Posted by saviadmin on Sep 3, 2015
SAVI Talks Crime – Does Perception Match Reality?
By Sharon Kandris
The City of Indianapolis, IUPUI, and Lilly Endowment recently announced a $30 million investment to improve IUPUI and the Near Westside neighborhood (See IndyStar story by Erika Smith). Some of the major improvements will include streetscapes, new bike lanes, and sidewalks – and turning New York Street and Michigan Road into two-way streets. But how will this impact the neighborhood and its residents? For one thing, it aligns with some of the goals the community established in its quality of life plan.
One in three children in America grow up without a father in the home.
Seventy-three percent of Black children in the U.S. are born to single parents.
Only 16% of these single parents are men.
These troubling statistics shed light on the fact that the absence of a father or father-figure has far reaching social and cultural impacts. According to the National Fatherhood Initiative (NFI), an organization dedicated to educating and engaging fathers, this issue is the worst social crisis in the country.
The organization cites data on the effects of father impacts on a number of social issues including poverty, maternal and child health, incarceration, crime, child abuse, education, health, and more. Here are a few of the more startling statistics.
Absent-father households are especially pervasive in the African American community. In late 2012, the Indiana Black Expo released itsState of Our Black Youth report, which revealed that 58% of Black families with children in the state are headed by single moms.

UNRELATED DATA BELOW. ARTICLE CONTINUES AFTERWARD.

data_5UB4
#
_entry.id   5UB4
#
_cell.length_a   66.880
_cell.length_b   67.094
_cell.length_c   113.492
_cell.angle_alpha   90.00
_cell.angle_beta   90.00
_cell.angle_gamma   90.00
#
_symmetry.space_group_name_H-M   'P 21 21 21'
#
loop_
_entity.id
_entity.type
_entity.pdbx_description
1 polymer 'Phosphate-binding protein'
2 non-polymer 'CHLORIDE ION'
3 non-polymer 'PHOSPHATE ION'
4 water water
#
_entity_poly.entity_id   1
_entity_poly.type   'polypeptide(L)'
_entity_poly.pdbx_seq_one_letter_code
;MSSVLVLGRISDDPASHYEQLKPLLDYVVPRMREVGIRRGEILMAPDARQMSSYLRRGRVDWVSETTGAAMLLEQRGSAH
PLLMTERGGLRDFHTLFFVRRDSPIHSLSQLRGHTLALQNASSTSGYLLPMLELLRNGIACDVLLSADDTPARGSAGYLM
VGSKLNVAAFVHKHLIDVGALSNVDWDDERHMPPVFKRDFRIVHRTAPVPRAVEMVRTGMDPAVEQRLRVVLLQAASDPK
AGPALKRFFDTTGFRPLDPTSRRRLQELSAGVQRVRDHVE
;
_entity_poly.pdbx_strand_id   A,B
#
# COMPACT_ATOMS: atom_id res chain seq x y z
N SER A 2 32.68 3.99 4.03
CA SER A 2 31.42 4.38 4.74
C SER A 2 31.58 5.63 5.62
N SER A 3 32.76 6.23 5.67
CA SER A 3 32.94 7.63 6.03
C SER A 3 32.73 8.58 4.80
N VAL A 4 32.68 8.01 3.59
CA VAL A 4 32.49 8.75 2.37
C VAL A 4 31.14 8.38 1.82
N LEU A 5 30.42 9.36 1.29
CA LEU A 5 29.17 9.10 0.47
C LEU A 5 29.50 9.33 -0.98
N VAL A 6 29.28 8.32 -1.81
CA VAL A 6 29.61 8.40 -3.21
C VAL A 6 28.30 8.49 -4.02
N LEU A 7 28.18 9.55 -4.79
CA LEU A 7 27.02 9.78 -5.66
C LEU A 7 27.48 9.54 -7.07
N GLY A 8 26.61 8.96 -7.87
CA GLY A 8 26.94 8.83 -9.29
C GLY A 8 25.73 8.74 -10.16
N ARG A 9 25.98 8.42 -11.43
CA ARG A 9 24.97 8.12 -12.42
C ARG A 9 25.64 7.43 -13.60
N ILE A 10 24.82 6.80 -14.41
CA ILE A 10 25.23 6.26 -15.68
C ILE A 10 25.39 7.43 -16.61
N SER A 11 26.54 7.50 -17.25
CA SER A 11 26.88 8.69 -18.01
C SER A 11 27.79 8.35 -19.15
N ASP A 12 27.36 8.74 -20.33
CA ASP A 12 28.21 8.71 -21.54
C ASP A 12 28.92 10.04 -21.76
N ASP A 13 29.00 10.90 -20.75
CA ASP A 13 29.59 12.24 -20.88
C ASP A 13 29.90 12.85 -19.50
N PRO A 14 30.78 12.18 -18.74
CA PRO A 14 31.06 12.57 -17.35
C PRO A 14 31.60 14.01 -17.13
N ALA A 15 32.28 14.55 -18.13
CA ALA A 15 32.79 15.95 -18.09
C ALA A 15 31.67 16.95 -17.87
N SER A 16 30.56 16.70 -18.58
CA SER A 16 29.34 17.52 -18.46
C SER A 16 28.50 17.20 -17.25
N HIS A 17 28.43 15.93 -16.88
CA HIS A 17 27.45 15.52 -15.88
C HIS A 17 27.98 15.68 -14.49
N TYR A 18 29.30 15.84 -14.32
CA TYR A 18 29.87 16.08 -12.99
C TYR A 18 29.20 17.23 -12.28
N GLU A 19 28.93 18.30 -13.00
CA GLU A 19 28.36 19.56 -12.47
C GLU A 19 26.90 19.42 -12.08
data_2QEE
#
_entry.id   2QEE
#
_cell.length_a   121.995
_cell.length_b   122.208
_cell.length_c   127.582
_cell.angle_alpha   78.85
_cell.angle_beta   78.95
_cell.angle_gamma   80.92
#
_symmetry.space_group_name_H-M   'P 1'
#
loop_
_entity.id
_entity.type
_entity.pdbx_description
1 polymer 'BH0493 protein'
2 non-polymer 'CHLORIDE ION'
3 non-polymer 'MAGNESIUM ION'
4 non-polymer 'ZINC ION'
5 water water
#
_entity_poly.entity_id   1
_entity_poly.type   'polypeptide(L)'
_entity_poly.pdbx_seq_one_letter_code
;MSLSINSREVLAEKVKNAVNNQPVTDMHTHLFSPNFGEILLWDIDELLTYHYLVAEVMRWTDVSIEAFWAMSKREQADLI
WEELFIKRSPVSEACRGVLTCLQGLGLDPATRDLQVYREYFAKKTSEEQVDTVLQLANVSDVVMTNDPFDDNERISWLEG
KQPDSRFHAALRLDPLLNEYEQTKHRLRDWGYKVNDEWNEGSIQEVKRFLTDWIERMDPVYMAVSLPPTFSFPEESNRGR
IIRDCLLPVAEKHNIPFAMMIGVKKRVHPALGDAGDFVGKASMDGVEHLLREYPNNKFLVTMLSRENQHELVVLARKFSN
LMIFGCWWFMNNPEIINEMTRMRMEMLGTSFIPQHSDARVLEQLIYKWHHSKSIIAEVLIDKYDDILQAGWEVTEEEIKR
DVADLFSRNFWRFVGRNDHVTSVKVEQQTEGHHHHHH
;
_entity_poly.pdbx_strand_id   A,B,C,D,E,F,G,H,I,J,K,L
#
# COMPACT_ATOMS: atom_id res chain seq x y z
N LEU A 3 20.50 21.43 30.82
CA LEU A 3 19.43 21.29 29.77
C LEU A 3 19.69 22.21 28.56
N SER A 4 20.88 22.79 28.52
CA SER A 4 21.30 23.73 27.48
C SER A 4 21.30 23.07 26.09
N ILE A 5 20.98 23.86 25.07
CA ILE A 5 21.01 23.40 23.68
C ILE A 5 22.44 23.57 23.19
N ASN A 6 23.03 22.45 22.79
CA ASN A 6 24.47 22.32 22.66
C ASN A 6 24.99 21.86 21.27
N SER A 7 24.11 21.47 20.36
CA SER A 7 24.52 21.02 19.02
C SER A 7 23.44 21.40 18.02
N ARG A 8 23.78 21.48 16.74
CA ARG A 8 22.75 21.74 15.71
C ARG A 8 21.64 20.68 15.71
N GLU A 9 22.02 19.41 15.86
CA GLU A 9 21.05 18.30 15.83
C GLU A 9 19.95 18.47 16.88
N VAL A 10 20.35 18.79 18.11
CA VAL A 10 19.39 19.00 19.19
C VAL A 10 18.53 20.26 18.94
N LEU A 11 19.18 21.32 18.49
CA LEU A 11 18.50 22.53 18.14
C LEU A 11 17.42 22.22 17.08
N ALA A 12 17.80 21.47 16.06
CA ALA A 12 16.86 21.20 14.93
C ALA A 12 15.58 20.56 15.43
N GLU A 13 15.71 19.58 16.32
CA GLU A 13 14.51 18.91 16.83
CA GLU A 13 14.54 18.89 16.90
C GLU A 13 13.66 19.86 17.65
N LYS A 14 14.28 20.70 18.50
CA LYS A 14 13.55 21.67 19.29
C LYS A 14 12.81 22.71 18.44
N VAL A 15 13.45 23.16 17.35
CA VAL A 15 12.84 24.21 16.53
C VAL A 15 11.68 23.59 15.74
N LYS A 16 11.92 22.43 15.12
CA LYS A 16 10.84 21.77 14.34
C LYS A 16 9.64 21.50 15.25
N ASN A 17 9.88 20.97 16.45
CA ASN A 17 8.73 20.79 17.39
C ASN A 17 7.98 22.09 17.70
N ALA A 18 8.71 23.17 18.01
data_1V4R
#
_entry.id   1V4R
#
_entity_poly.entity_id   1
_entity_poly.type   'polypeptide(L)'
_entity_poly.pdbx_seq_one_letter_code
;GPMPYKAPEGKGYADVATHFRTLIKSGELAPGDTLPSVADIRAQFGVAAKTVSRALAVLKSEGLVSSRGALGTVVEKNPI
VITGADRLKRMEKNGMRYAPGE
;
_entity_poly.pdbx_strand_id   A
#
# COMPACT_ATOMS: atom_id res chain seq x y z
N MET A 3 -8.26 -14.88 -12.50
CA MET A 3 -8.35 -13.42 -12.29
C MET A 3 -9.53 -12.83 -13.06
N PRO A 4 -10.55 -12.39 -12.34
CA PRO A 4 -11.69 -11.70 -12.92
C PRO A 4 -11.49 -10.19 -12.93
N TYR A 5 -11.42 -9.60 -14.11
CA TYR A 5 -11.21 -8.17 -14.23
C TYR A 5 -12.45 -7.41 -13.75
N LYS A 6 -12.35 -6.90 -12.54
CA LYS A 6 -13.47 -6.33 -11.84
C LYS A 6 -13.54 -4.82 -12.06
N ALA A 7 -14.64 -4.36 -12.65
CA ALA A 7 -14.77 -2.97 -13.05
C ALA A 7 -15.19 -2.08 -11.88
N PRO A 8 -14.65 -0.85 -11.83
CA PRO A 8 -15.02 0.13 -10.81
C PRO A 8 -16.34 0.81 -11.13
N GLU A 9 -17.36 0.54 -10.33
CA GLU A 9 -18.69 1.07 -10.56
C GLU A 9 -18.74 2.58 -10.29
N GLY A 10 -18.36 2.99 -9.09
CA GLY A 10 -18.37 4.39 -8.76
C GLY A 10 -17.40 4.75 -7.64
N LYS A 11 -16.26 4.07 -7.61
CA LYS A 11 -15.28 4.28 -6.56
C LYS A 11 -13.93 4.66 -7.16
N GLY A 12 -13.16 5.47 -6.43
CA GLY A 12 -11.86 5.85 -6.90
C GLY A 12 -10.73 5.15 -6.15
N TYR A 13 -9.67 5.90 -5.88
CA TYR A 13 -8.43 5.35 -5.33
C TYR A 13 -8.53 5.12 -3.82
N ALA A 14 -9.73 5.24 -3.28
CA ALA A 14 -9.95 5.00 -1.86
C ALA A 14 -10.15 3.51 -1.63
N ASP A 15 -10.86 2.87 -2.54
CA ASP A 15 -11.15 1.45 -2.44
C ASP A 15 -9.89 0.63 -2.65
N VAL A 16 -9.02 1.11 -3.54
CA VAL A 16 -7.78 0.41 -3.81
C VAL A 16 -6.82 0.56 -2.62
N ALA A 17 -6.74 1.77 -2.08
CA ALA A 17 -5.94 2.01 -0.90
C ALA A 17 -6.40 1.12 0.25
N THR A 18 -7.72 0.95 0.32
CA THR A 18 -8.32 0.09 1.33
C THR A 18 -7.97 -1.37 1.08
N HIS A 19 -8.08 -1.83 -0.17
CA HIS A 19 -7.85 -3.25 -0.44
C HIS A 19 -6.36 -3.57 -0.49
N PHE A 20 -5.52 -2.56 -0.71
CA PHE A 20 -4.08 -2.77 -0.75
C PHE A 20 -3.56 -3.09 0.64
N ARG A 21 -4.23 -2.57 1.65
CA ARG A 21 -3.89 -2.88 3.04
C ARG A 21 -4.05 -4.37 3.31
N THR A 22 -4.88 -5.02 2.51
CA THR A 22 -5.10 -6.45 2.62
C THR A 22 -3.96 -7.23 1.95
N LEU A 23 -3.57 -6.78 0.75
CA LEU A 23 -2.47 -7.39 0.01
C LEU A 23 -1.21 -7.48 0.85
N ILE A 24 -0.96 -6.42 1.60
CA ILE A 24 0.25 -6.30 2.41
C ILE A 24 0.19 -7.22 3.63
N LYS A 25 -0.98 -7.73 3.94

“The number of parents in the household, as well as the relationship between the parents, are strongly linked to a child’s well-being. Two married, biological parents with low conflict levels are more likely to provide a home environment that contributes to a child’s well-being. Adolescents who live with two parents are more likely to have parents who know the child’s whereabouts after school. Parental monitoring includes knowing children’s whereabouts after school, as well as knowing children’s friends and activities. These behaviors, when combined with parental support, have been shown to be positively related to higher adolescent self-esteem, higher GPAs in school, and greater academic success.” (State of Our Black Youth Report, 2012)
In Indiana, the highest concentrations of single-mother households are Lake and Marion counties. The map below highlights that Warren Township, Marion County has highest rate of total households headed by single mothers at 12.6%.
There is some hope for the future, though. Roland Warren, NFI president, said in a CNN interview that we are starting to see some small improvement in the number of children growing up in father-absent homes. Through his good work with the NFI, and through the efforts of other organizations (listed below), we hope that the trend continues to improve.
Watch Roland Warren’s CNN interview!